Tuesday, April 19, 2022

The World As I Found It by Bruce Duffy

 

An amazing experience of a novel, about the imagined life of Ludwig Wittgenstein, Bertrand Russell, and G.E. Moore. Duffy's writing seems almost out of another time, recalling Henry James, and even some of the Victorians. It's a dense, moving, obsessive book

The piano wire was humming, and ever so faintly he was trembling, thinking what a thing it was to dread one's own self -- and to see the self as enemy or other, not as companion, guide, sanctuary. (p. 31)

letter from his father:  No doubt you think your work is an obligation, if one patently self-proclaimed. But if you truly had such a vocation, I am convinced, the world already would have found you. This has not been the case, as is evinced by your own telling lack of convictions; or perhaps by a fear that, beneath it all, you may only be ordinary. (You are not, and will never be, ordinary.) (62)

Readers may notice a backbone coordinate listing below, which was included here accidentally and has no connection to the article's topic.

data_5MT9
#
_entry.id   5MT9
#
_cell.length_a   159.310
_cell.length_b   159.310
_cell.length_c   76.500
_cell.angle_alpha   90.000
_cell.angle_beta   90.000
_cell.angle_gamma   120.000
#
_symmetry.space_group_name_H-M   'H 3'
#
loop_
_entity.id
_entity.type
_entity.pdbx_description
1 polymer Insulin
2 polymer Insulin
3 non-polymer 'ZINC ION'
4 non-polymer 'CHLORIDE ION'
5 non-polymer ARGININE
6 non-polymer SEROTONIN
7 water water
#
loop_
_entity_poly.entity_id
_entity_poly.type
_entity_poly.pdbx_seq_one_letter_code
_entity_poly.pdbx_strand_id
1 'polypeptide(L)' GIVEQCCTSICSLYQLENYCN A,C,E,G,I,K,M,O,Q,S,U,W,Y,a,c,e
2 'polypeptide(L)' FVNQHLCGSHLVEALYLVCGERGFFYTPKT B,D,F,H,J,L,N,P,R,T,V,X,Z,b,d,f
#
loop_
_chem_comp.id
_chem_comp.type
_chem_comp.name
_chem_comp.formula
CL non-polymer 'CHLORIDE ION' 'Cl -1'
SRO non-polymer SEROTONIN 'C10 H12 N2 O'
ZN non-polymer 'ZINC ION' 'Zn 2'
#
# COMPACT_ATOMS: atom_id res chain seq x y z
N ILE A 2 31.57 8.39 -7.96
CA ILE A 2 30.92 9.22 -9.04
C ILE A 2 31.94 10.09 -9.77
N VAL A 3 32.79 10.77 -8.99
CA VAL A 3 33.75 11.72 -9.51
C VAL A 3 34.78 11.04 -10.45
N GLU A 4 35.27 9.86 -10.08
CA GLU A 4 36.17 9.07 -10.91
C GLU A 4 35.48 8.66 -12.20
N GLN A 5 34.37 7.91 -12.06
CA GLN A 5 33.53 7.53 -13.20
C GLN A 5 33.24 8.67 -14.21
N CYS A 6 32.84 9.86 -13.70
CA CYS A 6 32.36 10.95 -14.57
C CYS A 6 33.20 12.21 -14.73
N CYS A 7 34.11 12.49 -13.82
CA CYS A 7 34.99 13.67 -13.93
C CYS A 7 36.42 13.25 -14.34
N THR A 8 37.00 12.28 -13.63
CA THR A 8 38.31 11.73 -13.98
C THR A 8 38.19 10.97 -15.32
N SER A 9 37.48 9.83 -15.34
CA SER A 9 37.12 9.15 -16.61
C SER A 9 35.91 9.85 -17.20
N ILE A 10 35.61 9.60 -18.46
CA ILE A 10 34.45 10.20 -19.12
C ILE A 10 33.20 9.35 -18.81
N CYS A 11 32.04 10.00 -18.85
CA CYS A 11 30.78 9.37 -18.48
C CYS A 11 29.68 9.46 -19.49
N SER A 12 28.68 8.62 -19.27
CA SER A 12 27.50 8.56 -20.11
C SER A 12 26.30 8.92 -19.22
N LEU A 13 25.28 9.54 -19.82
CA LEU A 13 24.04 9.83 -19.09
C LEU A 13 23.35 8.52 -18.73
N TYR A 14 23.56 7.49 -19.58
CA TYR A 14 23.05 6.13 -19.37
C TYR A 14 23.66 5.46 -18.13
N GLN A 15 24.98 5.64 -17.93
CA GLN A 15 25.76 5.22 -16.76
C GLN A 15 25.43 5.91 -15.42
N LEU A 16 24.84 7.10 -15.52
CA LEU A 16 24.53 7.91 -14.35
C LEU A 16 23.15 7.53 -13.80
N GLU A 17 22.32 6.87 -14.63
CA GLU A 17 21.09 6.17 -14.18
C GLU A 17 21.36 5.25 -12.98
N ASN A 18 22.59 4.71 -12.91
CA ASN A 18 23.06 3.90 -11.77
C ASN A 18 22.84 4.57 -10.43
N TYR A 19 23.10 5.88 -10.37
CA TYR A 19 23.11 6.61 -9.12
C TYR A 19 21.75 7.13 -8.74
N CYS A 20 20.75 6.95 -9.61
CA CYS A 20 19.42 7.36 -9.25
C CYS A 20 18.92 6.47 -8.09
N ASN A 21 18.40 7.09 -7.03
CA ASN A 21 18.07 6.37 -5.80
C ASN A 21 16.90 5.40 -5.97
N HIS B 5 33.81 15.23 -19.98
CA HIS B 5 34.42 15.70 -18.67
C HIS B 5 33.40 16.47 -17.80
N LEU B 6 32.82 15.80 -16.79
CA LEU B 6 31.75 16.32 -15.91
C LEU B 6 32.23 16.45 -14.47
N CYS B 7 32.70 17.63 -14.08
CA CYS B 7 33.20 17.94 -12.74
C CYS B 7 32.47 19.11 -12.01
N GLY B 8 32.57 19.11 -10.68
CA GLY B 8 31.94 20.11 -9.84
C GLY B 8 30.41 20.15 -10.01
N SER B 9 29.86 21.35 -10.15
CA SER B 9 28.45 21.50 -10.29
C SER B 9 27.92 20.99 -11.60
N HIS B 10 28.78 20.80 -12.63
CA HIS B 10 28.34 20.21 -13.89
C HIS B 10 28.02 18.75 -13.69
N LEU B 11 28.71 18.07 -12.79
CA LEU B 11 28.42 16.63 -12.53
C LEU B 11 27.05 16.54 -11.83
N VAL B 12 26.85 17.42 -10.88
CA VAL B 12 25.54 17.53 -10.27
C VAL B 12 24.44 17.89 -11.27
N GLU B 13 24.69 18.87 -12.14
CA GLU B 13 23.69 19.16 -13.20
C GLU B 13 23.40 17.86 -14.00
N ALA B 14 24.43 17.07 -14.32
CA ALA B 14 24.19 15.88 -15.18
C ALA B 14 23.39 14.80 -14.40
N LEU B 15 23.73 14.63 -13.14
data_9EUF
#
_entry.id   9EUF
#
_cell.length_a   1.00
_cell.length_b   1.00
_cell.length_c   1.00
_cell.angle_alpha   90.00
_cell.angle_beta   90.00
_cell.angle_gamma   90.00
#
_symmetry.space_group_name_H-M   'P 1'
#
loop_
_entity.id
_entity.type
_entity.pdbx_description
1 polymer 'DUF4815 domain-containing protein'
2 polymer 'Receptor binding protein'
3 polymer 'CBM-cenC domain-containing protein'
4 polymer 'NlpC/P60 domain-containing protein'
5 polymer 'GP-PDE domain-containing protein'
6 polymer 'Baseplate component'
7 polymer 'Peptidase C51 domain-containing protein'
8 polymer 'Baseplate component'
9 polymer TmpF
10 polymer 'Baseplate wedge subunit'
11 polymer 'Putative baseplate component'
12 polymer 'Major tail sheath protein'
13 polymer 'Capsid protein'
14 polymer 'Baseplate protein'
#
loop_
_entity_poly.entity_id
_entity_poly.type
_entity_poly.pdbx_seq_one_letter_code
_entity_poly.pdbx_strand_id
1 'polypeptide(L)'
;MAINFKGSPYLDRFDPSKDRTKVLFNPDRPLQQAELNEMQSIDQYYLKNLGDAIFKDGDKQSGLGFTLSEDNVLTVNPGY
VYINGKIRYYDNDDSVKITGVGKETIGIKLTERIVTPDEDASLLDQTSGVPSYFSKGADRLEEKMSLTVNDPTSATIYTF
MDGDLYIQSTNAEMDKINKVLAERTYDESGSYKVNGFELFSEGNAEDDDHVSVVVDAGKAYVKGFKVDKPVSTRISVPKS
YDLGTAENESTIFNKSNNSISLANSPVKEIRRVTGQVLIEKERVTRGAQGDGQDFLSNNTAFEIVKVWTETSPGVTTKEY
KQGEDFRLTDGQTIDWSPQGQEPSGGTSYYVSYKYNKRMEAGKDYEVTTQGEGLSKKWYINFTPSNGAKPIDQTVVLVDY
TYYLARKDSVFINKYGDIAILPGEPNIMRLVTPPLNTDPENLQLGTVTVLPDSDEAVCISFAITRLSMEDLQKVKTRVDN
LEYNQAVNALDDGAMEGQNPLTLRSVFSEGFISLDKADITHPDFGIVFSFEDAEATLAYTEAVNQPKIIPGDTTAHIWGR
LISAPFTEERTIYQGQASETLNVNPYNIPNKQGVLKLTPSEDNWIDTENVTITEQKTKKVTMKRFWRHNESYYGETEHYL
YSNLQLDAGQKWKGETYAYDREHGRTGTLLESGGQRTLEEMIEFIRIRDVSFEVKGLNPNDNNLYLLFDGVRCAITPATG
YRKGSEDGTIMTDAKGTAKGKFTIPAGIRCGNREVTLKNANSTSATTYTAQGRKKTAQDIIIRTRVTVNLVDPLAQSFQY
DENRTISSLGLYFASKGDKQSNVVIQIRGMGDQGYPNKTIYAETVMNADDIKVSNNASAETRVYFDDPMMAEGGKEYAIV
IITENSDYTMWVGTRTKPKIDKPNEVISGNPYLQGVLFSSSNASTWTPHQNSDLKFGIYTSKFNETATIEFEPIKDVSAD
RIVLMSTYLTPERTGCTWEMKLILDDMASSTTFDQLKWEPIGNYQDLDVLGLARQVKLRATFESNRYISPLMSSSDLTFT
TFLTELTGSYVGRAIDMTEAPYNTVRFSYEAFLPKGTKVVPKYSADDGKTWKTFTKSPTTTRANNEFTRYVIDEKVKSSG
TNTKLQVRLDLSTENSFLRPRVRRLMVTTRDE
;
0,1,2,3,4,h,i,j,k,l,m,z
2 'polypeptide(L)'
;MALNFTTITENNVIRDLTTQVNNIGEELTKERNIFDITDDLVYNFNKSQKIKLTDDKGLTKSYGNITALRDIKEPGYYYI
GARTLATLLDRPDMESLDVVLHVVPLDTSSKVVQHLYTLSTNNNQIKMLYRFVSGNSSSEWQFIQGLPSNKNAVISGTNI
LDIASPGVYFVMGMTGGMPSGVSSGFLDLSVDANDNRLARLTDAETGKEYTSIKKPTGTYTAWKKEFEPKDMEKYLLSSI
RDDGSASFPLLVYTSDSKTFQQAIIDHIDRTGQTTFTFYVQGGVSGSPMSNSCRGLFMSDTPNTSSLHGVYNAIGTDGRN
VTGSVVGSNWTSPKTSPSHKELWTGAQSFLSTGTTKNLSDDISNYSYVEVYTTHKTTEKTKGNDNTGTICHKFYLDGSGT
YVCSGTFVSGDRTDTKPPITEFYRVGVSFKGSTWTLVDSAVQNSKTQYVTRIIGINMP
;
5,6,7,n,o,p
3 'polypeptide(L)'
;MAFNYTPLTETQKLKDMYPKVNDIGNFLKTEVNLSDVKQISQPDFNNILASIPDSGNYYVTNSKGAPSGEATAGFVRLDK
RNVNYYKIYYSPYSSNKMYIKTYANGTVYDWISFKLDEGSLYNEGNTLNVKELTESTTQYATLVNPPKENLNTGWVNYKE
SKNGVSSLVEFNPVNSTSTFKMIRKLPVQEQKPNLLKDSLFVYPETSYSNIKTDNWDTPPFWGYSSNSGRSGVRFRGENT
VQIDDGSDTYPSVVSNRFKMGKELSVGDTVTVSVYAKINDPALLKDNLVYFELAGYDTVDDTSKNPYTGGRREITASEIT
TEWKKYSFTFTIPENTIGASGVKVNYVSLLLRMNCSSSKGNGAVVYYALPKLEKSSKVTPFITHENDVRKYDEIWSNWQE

fully nine-tenths of the world's business was pointless lunacy in the cause of general employment (83)

What is mind? - sniff - no matter. What is matter? - sniff - never mind. (84)

More than life separates the dead from the living, and more than logic separates this world from the next: with logic, there is illogic, too. (121)

Grief (121)

... as his mind, like a dog sled, pulled him along, still thinking... (148)

This is not how things are, and yet we can say how things are not. (148)




(p. 306-307






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